Rejoice, music consumers: A golden age is upon us. The rise of streaming services allows people to play an unprecedented amount of music, immediately, for flat monthly fees that cost less than a single CD did 15 years ago. Hard not to call that an excellent deal. From a musician’s perspective, however, things are decidedly…
by Rick Edmunds, Jo Pisani, and Douglas Strang The competitive landscape for pharma companies around the world is changing rapidly, and those shifts are likely to accelerate. Drugs face greater pricing pressure; industry consolidation is creating unfamiliar dynamics among insurers, hospital systems, and doctors; and patients are far more involved in […]
The sales of an oddball trove of memorabilia and mundane household items, from a diamond-studded replica NHL championship ring to a bag of rubber bands, fetched $109,000 this weekend as the feds auctioned off the belongings of James “Whitey” Bulger, the notorious Boston mobster/FBI informant. Before the items hit the block, victims of Bulger’s killings…
theSENSIBLEinternetARCHIVEbackupMonumentsystemis a series of monumental structures that are projected under the idea of generating a cultural transmission system capable of save, in a sensible reality format (concrete material physical world), all the information needed to restore all the information archived in the digital reality format.
Today, the base of all the information technology is the presence or absence of electrons. The daily routine of a large part of the human specie is signed by the task of putting sensible reality format information in a digital reality information format. This means that we’re archiving a huge part of our knowledge, culture and heritage in electronics devices: a mono energy base technology, always signed by the curse of obsolescence, a technology that cannot work without electricity.
Let’s think about a series of hugeworldwideSOLARelectromagn
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(Source: http://www.businessinsider.sg) Apple is quietly building one of the strongest teams in digital health, and on Thursday, it just added perhaps its most high-profile hire yet. Stephen Friend, co-founder and President of Sage Bionetworks, is joining Apple’s healthcare team, Sage Bionetworks announced in a press release on Thursday. It’s not clear exactly what Friend’s title will […]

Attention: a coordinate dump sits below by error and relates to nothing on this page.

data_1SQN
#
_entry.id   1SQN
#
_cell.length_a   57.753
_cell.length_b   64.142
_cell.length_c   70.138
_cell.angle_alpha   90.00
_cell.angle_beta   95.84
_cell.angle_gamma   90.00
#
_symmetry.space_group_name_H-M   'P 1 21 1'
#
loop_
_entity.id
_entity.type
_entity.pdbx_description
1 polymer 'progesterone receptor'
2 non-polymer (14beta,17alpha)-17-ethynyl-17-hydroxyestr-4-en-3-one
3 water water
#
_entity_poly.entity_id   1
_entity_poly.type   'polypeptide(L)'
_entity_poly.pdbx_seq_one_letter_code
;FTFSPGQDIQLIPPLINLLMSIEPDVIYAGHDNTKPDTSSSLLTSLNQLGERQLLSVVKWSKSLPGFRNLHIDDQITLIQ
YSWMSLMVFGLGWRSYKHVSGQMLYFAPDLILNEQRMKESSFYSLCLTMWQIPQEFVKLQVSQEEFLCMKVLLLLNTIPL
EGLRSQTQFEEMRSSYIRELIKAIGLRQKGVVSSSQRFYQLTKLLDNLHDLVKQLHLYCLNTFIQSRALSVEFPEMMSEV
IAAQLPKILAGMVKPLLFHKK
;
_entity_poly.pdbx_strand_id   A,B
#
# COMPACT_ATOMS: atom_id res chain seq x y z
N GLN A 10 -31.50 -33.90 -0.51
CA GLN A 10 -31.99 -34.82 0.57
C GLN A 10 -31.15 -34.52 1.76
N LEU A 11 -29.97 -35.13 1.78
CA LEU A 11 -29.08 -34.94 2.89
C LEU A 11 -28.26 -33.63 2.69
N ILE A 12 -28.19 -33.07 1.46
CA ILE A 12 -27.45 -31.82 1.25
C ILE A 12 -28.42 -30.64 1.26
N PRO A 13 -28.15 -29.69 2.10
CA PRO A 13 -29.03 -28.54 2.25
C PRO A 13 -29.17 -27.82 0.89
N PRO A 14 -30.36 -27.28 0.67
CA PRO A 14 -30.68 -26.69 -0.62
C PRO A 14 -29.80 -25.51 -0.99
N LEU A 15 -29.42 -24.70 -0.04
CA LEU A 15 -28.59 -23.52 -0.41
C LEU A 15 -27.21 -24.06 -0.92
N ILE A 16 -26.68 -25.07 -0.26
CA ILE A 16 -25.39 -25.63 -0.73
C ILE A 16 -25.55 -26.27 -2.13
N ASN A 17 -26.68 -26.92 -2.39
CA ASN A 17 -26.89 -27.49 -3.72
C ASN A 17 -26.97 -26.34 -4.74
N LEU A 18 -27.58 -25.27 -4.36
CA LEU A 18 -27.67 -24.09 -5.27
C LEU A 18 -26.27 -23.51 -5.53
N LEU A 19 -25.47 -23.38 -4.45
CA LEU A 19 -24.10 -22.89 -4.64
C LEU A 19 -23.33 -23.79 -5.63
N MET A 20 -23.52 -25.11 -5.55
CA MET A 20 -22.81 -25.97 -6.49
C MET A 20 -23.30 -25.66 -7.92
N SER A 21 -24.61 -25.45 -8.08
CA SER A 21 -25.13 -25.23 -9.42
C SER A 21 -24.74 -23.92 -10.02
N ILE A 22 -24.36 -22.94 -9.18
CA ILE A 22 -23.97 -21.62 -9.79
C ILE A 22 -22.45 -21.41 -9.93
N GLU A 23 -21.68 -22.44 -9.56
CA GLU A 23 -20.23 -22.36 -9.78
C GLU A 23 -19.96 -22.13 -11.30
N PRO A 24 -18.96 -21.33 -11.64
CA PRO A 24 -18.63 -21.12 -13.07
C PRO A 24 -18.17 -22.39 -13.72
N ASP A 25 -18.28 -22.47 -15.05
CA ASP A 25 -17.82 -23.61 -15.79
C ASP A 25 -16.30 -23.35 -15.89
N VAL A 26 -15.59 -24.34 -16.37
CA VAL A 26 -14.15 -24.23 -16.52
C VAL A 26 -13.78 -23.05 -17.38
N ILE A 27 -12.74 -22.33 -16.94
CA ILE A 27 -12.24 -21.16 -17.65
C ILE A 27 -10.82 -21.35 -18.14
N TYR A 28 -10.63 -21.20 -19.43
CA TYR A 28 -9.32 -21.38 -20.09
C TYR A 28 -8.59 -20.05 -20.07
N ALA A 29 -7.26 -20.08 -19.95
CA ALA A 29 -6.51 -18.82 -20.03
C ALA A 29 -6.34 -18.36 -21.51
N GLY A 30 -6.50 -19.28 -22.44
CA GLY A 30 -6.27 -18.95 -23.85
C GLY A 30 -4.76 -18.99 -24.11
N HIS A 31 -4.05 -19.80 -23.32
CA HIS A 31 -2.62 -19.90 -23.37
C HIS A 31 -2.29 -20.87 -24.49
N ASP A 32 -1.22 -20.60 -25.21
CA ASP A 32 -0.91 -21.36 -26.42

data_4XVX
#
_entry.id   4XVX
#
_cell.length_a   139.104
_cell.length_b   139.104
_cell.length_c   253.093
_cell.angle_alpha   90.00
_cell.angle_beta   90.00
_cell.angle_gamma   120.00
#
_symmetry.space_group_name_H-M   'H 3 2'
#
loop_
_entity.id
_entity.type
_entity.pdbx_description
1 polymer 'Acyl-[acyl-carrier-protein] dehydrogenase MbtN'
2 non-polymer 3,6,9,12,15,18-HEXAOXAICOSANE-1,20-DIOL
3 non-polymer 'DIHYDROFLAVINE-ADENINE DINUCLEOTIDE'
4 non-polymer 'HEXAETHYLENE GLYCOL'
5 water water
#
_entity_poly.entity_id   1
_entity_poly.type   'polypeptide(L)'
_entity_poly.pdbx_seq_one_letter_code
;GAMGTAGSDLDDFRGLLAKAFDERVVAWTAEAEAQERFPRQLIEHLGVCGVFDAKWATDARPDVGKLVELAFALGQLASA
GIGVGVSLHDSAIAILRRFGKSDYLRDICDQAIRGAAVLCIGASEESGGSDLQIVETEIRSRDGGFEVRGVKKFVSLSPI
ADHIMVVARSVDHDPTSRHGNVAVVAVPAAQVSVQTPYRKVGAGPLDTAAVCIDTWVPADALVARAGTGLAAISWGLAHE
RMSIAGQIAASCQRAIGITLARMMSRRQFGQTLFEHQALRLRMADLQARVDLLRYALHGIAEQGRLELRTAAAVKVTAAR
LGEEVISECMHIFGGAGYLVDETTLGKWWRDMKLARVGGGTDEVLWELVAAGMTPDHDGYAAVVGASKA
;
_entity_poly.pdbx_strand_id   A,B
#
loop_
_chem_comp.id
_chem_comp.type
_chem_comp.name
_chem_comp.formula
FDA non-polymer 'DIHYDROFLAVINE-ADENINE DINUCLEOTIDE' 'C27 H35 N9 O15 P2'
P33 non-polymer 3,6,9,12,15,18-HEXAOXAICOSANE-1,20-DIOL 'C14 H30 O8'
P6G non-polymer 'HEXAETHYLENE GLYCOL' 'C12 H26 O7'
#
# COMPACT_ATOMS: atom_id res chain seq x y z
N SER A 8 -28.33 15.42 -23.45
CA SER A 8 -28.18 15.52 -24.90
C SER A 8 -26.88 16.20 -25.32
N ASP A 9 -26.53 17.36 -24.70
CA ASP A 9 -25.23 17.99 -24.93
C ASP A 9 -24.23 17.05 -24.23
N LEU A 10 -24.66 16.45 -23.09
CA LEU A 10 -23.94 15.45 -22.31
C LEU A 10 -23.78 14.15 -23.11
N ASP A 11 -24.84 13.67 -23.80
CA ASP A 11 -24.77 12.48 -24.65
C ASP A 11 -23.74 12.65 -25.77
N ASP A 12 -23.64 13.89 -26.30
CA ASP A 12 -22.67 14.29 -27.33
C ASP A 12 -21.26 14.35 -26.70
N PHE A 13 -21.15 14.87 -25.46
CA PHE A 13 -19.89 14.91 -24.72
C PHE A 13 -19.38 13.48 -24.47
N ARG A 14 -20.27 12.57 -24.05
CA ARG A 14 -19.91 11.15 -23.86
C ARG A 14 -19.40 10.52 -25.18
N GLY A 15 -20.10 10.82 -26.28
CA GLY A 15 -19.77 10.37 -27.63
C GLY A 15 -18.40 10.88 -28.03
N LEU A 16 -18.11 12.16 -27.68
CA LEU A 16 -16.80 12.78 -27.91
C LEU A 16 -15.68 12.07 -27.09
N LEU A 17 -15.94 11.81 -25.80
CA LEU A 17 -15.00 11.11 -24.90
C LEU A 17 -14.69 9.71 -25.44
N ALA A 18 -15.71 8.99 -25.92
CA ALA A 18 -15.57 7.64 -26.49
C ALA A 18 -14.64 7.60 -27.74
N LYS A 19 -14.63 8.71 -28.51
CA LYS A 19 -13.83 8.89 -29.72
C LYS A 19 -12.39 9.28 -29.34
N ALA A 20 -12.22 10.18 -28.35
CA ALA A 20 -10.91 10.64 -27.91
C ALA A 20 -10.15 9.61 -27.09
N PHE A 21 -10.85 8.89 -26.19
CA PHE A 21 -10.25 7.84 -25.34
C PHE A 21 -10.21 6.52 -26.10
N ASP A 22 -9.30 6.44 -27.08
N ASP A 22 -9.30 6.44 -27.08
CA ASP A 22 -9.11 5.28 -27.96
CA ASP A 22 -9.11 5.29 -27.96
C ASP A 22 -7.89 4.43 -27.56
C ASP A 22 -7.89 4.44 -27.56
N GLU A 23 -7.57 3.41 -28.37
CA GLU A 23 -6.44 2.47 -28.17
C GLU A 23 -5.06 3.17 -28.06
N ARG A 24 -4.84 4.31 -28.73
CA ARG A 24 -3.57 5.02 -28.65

The Fortune 500 Insiders Network is an online community where top executives from the Fortune 500 share ideas and offer leadership advice with Fortune’s global audience. Mike Guggemos, chief information officer at Insight Enterprises, has answered the question: What can 20-somethings do to set themselves up for success? Be curious. Twenty-somethings should do as much…
Anonymous Question: “I created a website that I think will actually make people want to view advertisements. I need ads before I can get traffic, but advertisers want traffic first. What do you suggest?” Our Response: “Monetizing your website with ads is a challenging business model. As you’ve pointed out, the best way to be […]
Face It, we all have “About Me” pages, right? But the problem is they all suck, including mine. At least until now! Here’s what you can do to make your “About Me” page more exciting for readers to read.
New data about the earnings of Uber drivers in three U.S. cities supports what many already suspected: Drivers don’t make a lot of money. Average hourly driver earnings in Denver, Detroit, and Houston were the following, according to a combination of leaked internal data obtained by BuzzFeed and additional calculations from Uber: Detroit: $8.77 per…
A good article from my friend Steve. You should pay his site(s) a visit and read his advice.
One of my favorite blog posts ever appeared exactly eight years ago in the Daily Reckoning, titled, “The Three Things Rich People Do All Day.”
In the piece, Chris Mayer concludes that reading, conversing with people who know what you’d like to know, and thinking are the three things rich people do all day.
After hanging out with some pretty high achievers the last couple years, and aspiring to be one of the wealthy myself, I have to agree with him.
On the ride home from my Ultimate Writing Retreat™ in Chicago nine days ago, I came up with my own list of 5 things that prosperous copywriters do all day:
1. Read. Read classic copywriting books by Eugene Schwartz, David Ogilvy, and Claude Hopkins. Read contemporary classics by Dan Kennedy, Clayton Makepeace, Gary Halbert, and John Carlton.
Read the New York Times and the Wall Street Journal, and your local paper (if you have local clients.) Read classic literature by Hemingway and Hugo, as well as airport paperbacks by John Grisham and Stephen King. Read!
2. Think. You simply have to spend time deep thinking about Big Ideas. How else are you going to come up with a new angle for a client promotion? It’s not all nose-to-the-grindstone, furious writing time that accomplishes that.
Or think about Big Ideas for your own business.
How are you going to convince your prospects to do business with you instead of the dozens of other copywriters who are just as good as you, in the same niche? How can you provide more value while working faster and making sure your clients get a good return on investment? What is your Big “off the chart” Idea that could send your business soaring?
3. Talk to interesting people.
I spent 67 hours recently hanging out with some very interesting people in Chicago. We coined at least three new terms that you’ll probably be hearing about in the next few months. We launched two new businesses, re-launched two more, and came up with strategy that could turn two of them into million-dollar businesses.
When I’m in my office, I probably spend two hours a day on average conversing with copywriters who are trying to get to the next level. I ask questions to get them thinking in a different way. I challenge them. I offer critiques if they ask. I give offbeat advice.